Saturday, 4 June 2016

Art of the Cover - The 13th Floor Elevators "Easter Everywhere" (1967)






It's the 1967 psychedelic classic, Easter Everywhere by Roky and the boys; the band's second album.

Easter Everywhere came packaged with lyrics printed on the inner sleeve, gold ink on the cover (which flaked off on your fingers) and full colour pictures on the reverse. The packaging was quite expensive at the time.


Clementine Hall



On Easter Everywhere, the 13th Floor Elevators managed to refine their sound without sacrificing the things that made their first album so great. Roky Erickson still sounds like a madman, but here he also comes across as much more intelligent and focused. Additionally, while still a little on the low-fi side, the production of Easter Everywhere is much clearer and helps to accent the band's interplay (although the rhythm section on this album is different from the first). 
Although they still qualify as garage rockers, the 13th Floor Elevators have a much more noticable folk rock sheen on Easter Everywhere. They even go as far as to include a damn good Dylan cover with "Baby Blue." On "Slide Machine," "Nobody To Love," "Dust," and "I Had To Tell You," the Elevators find a happy middle ground somewhere between the Byrds crystaline sound and Forever Changes-era Love. Fortunately for the garage rock afficianado, the Elevators pull out on the stops on "She Lives (In A Time Of Her Own),"Earthquake," and "Levitation." These helps to give Easter Everywhere a lot of diversity and make it an interesting listen from beginning to end.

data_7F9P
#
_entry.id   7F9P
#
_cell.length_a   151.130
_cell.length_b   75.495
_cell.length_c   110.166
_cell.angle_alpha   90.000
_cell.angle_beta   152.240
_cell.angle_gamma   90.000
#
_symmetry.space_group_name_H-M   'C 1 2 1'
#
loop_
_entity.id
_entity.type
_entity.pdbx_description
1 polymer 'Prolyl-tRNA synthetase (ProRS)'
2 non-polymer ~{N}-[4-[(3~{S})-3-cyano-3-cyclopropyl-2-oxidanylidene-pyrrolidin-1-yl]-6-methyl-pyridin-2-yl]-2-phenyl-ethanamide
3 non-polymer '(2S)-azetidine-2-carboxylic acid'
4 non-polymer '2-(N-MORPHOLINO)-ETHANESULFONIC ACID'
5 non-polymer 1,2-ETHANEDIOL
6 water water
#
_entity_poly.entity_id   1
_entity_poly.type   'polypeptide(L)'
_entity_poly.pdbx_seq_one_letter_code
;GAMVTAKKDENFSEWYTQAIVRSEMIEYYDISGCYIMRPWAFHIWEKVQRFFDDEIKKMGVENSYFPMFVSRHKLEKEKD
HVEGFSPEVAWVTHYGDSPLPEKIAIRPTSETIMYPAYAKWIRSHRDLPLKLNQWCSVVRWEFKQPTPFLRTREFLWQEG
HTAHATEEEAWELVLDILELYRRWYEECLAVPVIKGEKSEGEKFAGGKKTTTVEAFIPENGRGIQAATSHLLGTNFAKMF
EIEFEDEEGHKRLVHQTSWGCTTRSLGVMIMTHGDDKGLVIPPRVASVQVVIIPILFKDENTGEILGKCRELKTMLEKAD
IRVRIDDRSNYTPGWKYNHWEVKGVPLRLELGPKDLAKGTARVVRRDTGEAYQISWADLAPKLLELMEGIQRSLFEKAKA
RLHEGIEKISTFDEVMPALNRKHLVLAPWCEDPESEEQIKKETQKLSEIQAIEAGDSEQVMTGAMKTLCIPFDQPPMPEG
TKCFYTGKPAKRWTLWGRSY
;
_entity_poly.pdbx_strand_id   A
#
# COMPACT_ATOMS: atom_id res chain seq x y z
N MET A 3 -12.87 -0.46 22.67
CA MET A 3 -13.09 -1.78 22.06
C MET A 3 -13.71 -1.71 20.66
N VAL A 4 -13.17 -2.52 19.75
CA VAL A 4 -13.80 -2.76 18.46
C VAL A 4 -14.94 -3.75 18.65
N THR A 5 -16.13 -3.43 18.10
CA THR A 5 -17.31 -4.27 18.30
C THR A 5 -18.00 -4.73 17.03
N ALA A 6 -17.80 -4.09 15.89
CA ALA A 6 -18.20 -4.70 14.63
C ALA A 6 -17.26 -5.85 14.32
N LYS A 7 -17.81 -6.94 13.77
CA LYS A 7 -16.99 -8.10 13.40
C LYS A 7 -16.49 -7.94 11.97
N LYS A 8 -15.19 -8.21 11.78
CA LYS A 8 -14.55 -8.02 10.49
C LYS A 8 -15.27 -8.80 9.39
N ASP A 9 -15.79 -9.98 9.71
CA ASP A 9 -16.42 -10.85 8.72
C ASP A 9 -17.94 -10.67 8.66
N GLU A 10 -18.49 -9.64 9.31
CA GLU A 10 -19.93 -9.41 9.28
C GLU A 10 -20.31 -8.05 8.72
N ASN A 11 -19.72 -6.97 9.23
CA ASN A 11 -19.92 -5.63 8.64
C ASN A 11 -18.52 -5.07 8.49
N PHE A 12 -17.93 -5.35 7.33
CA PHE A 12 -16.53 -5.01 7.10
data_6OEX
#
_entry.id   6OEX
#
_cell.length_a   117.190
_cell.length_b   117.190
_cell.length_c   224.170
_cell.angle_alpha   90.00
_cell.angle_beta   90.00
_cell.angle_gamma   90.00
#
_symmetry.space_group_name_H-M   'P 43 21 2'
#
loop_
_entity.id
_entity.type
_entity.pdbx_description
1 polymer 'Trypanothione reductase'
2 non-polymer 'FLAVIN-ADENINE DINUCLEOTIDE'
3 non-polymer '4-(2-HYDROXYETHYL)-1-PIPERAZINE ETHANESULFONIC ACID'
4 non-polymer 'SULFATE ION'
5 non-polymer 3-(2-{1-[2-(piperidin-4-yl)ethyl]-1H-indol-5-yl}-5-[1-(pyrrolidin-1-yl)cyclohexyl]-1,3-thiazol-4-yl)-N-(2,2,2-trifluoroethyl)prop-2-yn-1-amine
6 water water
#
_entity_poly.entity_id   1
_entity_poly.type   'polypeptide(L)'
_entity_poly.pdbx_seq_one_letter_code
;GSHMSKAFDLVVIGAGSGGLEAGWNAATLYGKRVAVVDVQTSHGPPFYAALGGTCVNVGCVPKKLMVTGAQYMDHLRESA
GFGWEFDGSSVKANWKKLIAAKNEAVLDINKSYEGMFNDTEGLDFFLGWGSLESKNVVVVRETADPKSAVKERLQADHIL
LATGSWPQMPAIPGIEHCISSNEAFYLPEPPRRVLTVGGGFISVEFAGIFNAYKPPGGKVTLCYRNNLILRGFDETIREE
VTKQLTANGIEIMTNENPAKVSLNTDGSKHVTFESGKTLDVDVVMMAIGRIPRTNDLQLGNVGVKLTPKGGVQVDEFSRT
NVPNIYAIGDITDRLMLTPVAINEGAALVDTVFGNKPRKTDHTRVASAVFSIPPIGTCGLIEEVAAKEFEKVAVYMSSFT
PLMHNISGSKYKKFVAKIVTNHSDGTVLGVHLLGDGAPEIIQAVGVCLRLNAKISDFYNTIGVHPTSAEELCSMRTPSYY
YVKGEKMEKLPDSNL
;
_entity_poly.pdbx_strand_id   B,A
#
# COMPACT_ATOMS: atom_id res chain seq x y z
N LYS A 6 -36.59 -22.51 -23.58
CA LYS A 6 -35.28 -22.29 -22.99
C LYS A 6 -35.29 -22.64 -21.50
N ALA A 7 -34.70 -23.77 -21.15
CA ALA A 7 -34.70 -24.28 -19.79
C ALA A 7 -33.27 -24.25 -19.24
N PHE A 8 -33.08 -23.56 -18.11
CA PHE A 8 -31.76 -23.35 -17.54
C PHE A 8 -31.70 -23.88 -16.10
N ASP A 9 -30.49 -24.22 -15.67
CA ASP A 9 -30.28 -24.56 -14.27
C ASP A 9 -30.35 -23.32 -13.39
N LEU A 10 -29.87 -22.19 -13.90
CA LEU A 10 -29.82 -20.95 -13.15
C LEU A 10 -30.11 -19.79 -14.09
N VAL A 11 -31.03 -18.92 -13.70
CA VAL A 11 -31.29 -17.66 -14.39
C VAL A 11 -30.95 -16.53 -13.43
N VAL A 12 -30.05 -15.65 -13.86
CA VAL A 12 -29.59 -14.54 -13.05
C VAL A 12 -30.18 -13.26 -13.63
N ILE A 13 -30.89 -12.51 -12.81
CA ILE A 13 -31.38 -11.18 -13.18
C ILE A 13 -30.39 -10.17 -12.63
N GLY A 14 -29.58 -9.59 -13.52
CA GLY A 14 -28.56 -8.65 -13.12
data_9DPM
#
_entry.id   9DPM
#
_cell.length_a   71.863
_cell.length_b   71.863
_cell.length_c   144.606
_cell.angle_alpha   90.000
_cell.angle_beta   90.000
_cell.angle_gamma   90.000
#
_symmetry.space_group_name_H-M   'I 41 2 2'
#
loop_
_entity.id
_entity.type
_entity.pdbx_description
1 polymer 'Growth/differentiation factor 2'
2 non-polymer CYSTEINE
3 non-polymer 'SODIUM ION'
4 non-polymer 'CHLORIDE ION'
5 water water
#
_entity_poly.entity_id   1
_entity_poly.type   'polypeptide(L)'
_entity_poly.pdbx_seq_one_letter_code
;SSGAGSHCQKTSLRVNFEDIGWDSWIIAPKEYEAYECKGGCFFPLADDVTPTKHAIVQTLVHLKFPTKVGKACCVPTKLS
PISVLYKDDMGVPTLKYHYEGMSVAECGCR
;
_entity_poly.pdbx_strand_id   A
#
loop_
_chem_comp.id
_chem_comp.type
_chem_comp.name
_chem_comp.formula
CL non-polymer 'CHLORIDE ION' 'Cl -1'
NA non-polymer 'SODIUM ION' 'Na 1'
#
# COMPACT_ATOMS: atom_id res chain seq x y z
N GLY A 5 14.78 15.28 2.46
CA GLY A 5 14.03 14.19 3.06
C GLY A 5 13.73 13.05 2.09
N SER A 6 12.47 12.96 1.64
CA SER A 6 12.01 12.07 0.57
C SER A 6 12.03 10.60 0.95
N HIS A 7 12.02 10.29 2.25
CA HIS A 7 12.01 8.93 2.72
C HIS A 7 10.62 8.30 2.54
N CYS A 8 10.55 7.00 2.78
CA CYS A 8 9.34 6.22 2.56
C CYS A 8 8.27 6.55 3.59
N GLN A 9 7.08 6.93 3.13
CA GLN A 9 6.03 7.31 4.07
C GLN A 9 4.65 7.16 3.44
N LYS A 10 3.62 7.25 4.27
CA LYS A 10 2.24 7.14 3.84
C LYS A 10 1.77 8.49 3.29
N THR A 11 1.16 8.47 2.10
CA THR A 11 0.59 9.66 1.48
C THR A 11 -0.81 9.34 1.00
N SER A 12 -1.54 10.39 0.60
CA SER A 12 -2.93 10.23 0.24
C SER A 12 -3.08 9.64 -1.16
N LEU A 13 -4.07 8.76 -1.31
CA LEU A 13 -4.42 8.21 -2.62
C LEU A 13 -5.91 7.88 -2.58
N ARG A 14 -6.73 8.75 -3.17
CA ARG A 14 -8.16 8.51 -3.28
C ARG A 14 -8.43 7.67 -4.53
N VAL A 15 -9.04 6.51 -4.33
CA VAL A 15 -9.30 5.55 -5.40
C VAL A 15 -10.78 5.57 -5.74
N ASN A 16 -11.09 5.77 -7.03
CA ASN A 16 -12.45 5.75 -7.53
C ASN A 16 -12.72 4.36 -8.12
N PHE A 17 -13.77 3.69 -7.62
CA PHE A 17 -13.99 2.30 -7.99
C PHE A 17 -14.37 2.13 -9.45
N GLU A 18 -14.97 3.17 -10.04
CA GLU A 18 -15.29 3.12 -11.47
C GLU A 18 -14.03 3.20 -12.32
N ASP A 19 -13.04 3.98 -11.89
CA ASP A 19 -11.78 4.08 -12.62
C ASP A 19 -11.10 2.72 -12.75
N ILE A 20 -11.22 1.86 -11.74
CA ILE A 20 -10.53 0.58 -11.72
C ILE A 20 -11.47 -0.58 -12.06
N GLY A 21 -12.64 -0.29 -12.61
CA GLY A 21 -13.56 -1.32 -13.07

psychedelicobscurities






In 2009, the original mono version and a new, alternate stereo version were released as part of the Sign of the 3-Eyed Men box set. Both versions featured different bonus tracks, some that were previously unreleased.








The liner notes for the 2009 Charly re-release state on the differences between the two mixes that "[t]he mono edition of this album is ridiculously rare - surviving IA paperwork suggests only very few were pressed as white label promos for AM radio, and even fewer as mono stock copies (the paperwork suggests as few as 120 copies) that were probably only sold to order. 




The mono mix offers a more solid sound throughout, with a notably heavier bass mix compared to stereo. 























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